That's $100 billion one-time cost to reduce global temperature by 3 degrees, which is *100 years* worth of global warming.
Now, obviously, there are some caveats -- like, no one's *really* sure if it would work, and sulfur dioxide causes acid rain if it gets into the wrong part of the atmosphere, and if it gets into the *really* wrong part of the atmosphere (the part we breathe) it kills people (although I don't think it's as deadly as ozone).
That wasn't the big objection at the international workshop addressing the matter. No. The big objection was that if we had a way to counteract carbon emissions and save the planet without having to force cutbacks in world industry, it might be a moral hazard that would keep us from concentrating on our efforts to cut back on world industry.
I've seen this before.
"We have a drug that tricks the body into thinking that you just exercised, giving most of the same health benefits. But if we allow it to be distributed, who would actually bother to exercise? We must ban this drug before we even find out if it works or is safe due to the moral hazard it presents!"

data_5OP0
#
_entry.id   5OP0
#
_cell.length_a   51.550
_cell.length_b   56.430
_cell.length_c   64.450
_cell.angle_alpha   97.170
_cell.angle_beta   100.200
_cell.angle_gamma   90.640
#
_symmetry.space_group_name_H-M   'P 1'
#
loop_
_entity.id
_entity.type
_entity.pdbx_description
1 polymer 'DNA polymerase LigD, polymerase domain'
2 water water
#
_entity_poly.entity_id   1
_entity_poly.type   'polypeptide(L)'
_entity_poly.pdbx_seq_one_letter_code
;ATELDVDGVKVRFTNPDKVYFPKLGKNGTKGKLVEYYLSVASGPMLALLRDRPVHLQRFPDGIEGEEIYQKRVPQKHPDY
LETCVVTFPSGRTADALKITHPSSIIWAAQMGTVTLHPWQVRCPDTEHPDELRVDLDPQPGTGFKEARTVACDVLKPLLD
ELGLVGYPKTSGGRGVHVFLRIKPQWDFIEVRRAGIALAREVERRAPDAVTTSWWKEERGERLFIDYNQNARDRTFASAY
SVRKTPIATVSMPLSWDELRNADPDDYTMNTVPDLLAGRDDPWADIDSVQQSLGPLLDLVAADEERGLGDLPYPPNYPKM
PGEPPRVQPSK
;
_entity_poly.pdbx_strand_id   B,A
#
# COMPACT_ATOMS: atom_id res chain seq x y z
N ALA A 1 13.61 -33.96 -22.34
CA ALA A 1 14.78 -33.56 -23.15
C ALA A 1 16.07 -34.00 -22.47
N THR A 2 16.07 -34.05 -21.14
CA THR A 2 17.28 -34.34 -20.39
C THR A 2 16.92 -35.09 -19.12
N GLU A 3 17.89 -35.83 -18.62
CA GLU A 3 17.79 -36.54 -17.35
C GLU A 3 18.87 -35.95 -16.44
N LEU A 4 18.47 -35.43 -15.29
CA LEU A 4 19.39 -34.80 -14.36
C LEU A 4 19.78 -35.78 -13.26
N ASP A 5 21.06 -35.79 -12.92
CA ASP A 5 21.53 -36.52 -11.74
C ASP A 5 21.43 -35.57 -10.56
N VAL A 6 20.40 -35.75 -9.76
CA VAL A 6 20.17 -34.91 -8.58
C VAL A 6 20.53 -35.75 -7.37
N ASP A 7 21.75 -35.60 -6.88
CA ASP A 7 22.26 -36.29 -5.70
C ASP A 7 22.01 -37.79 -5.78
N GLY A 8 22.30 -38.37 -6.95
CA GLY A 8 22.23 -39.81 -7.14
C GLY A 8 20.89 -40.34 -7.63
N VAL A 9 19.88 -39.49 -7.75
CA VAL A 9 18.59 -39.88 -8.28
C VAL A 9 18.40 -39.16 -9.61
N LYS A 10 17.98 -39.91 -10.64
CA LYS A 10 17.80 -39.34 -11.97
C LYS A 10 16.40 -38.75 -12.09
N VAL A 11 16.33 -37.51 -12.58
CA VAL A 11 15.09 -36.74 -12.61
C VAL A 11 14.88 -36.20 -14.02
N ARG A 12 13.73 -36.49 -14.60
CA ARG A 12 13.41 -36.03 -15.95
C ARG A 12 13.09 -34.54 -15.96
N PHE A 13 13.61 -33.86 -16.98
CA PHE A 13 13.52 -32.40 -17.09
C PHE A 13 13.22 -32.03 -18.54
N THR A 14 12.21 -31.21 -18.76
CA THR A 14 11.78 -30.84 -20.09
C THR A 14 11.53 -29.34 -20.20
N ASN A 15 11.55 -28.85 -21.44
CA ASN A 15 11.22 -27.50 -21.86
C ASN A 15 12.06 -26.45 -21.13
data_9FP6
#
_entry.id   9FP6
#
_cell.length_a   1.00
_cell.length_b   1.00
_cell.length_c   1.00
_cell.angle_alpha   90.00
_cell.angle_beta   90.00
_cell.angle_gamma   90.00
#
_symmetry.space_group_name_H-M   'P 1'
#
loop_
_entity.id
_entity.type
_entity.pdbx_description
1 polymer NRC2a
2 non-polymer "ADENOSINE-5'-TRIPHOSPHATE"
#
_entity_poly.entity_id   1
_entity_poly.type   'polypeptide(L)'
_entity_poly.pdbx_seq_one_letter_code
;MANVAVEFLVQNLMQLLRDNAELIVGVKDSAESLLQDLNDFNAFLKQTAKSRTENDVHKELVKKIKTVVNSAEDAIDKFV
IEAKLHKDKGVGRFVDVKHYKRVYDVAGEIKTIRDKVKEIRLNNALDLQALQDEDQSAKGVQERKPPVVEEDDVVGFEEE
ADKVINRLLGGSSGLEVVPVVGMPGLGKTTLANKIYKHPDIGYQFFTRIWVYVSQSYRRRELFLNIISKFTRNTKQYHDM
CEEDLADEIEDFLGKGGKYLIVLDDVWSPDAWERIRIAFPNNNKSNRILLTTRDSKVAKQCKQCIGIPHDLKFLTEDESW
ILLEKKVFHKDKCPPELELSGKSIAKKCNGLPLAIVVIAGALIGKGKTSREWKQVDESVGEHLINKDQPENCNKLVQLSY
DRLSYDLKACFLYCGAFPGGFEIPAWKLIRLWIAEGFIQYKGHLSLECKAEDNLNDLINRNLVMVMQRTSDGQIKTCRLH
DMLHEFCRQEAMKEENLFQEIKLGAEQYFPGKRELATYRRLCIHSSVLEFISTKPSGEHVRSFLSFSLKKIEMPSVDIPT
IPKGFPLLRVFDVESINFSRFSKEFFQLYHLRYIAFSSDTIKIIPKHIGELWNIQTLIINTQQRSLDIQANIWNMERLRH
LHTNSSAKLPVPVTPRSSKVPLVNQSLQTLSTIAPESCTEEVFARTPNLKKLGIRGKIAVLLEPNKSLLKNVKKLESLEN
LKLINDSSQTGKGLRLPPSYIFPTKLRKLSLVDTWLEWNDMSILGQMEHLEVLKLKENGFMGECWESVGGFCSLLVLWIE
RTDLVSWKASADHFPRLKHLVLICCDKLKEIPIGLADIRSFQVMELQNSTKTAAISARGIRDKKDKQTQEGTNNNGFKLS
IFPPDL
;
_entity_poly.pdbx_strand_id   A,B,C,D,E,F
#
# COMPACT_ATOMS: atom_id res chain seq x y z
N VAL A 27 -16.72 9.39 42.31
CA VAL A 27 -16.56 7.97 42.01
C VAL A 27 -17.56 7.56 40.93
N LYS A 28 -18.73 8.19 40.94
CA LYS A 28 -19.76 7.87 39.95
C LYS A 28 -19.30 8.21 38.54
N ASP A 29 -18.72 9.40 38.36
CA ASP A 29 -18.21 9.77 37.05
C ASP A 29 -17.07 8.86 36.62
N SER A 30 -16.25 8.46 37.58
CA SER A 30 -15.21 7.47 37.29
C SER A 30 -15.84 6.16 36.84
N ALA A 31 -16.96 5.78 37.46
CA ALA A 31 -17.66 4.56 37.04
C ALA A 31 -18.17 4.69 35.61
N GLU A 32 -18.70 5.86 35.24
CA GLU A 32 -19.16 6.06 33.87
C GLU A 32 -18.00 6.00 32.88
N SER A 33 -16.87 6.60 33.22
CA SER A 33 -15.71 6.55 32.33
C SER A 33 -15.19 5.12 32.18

...er, and I know there've been others, not all of them technological. The basic format is 'We've been trying to solve problem X by method A, but not everyone has been able to succeed because method A is hard. Now we have method B which is easy -- we must ban it, or the rates of success using method A will plummet!'
It's called a 'moral hazard' because the process of succeeding using method A has been talked up as a good thing in its own right, since the high rate of failure makes it hard to sell based on its results. Method A has become the morally right thing to do, and people forget *why* we were bothering to do it in the first place.
Usually, people come to their senses -- the moral objections that actually get traction are a little more sensible. It still really makes my skin crawl whenever I see it, though.
(...also, I think it would be really cool to terraform Earth. We should do it just for the lulz!)